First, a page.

The Australian – ‘ISA Group…best performing listing this year’

Written by Tony Kaye

WHEN online insurance broker iSelect joins the ranks of Australia’s listed companies on Monday, as expected, it will mark an important milestone in the corporate recovery process.

Its initiation into public life – through a $215 million initial public offering – will take the tally of local stockmarket floats for the June quarter to above $1 billion, the best quarter in 2 1/2 years.

The level is still is a far cry from the boom days, pre-global financial crisis, but there are more signs of corporate and investor confidence as more companies venture back to the public boards.

Investor demand for new floats is strengthening, and there’s often good money to be made in the process. A number of the larger floats this year have already delivered strong returns, with their share prices well up since their market debut.

Take fertility service company Virtus Health (VRT), which has gained about 14 per cent since listing this month, while the high-profile law firm Shine Corporate (SHJ) has jumped about 46 per cent. Property trust Arena REIT (ARF) and data facilities owner Asia Pacific Data Centre Group (AJD) have produced returns of 4.5 per cent and 12 per cent respectively.

But the best performing listing this year has its investors jumping for joy. Indoor Skydiving Australia Group (IDZ), a skydiving facilities developer, has more than doubled in value in just five months from its 20c offer price.

Equally, however, there are multiple examples of new listings where investors are significantly out of the money on their initial investment.

IPB Petroleum, for example, offered investors shares at 50c each.

Since listing in late April, its shares have plunged to 25c. Zeus Resources has been the worst float performer to date, issuing its shares at 20c apiece.

Since listing in January, its shares are now trading below 4c.

For investors considering a subscription to a new float, thorough research isessential. And there is even historical evidence that shows the best returns from initial public offerings are often achieved by getting out on the first day. An investor who participated in all 15 IPOs this calendar year, and sold them at the end of the first day of trade, would have made an average return of 2.7 per cent.

Using the same strategy on the last 300 IPOs over the past five years, an investor would have made a 10 per cent average return.

Data also shows new stocks can quickly lose momentum after their market entrance. Only about a third of new stocks actually outperform the ASX All Ordinaries Index in the first six months of their listing.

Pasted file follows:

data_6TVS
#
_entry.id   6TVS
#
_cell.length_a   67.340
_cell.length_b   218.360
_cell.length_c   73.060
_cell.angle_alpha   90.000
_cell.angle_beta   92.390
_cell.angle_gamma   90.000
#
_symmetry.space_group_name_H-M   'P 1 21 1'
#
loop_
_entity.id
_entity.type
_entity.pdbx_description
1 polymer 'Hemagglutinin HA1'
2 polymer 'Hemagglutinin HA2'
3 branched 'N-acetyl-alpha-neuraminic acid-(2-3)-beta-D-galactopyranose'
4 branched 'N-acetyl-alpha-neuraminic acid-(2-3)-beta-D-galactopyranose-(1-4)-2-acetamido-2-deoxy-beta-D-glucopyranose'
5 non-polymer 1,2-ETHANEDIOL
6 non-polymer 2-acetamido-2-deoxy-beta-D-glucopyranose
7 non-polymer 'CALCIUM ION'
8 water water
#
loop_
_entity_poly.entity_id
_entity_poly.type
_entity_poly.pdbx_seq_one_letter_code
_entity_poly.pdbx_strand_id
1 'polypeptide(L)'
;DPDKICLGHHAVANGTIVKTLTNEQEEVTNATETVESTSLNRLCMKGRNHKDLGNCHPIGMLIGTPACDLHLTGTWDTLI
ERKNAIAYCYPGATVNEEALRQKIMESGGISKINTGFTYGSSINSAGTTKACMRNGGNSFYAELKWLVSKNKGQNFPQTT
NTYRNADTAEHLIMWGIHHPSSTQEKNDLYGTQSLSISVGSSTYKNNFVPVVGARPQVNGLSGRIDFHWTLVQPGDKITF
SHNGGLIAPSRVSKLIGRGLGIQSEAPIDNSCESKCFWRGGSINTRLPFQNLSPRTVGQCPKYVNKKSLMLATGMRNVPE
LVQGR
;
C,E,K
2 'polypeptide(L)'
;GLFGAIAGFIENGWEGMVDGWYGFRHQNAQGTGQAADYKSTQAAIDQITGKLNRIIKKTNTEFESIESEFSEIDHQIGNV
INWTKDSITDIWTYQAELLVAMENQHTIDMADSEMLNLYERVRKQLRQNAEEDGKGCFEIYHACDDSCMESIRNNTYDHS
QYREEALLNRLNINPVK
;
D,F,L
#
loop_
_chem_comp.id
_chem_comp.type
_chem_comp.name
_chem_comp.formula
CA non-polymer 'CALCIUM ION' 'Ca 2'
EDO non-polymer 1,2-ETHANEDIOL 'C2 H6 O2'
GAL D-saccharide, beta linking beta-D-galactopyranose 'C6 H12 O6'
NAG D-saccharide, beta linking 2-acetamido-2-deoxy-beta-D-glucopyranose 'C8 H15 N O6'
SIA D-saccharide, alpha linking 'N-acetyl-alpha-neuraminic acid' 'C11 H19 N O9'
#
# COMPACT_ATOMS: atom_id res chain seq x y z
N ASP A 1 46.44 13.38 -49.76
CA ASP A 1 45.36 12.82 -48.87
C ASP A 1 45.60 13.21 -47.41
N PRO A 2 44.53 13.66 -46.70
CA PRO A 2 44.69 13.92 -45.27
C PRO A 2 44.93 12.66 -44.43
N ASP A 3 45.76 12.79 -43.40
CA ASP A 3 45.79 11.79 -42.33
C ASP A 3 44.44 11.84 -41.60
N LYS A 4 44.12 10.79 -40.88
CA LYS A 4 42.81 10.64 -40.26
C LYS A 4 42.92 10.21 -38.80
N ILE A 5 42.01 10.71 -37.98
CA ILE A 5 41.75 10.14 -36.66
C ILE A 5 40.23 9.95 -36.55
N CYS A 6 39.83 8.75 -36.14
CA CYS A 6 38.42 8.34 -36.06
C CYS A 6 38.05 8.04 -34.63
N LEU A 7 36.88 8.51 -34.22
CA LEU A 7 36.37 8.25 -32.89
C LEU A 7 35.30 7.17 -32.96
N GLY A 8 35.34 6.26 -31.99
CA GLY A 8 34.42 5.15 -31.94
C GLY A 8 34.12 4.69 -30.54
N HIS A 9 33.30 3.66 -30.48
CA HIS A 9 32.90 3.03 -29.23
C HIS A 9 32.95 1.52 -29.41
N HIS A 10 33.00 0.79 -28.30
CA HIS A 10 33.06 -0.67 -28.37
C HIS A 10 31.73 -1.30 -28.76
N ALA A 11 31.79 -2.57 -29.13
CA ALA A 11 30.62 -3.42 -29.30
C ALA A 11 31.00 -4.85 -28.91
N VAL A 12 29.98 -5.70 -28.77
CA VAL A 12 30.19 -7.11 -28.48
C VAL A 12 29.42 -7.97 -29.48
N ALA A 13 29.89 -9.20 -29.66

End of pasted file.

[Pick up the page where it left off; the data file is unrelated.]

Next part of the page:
Eureka Report’s small caps specialist Brendon Lau notes that there are many reasons why a new stock can struggle over the short to medium-term.

“If I had to make a general observation, I would say that new entrants are usually at a disadvantage compared with their more established rivals, which tend to be larger and better understood by the investment community. Only when, and if, the newbie develops a sustained track record will the discount gap close.

“Picking the right IPOs will yield you an average total return that is 52 per cent ahead of the market at the 180-day mark, while the laggards underperform by an average of 33 per cent.”

According to Bell Potter Securities’ head of research, Peter Quinton, in this market environment newly listed companies with reasonably defensive and predictable earnings are “in”, while speculative cyclical stocks are “out”.

“If (the new listing) is from one of those defensive sectors where it has got some protection from slowing economic growth, I think automatically people will look at it very closely,” Mr Quinton said.

“But as a start, IPOs need to be priced at a discount to their peer group; and all things being equal, my rough (estimate) is that the price-earnings will need to be 10 per cent lower and the yield 10 per cent higher (than their peers).”

But valuations are last on Mr Quinton’s checklist as qualitative analysis is more important. The things he looks for first are:

if the vendor is keeping any shares (company founders retaining shares is seen as a positive);

The composition of the shareholdings;

The outlook for the sector over the next two to three years; and

If the company forecasts outlined in the prospectus look reasonable.

He also tends to avoid IPOs where the company has bought a couple of other businesses to appear bigger, as this strategy has produced more failures than successes.

The ASX is listing 12 upcoming floats, including ISelect.

Of those, only four have a set listing time.

The remainder are to be advised, including the $100m float of Domus US Multifamily Real Estate Fund, which was due to list earlier this week but suddenly put its marketebut on hold – perhaps a reaction to the rapidly falling Australian dollar and the impact on its US property purchasing power. There’s no doubt the market remains volatile, and IPOs are still few and far between.

Good returns from small-cap IPOs are also few and far between.

So subscribers to iSelect will no doubt be hoping they’ve ticked all the right boxes when the company lists on Monday.

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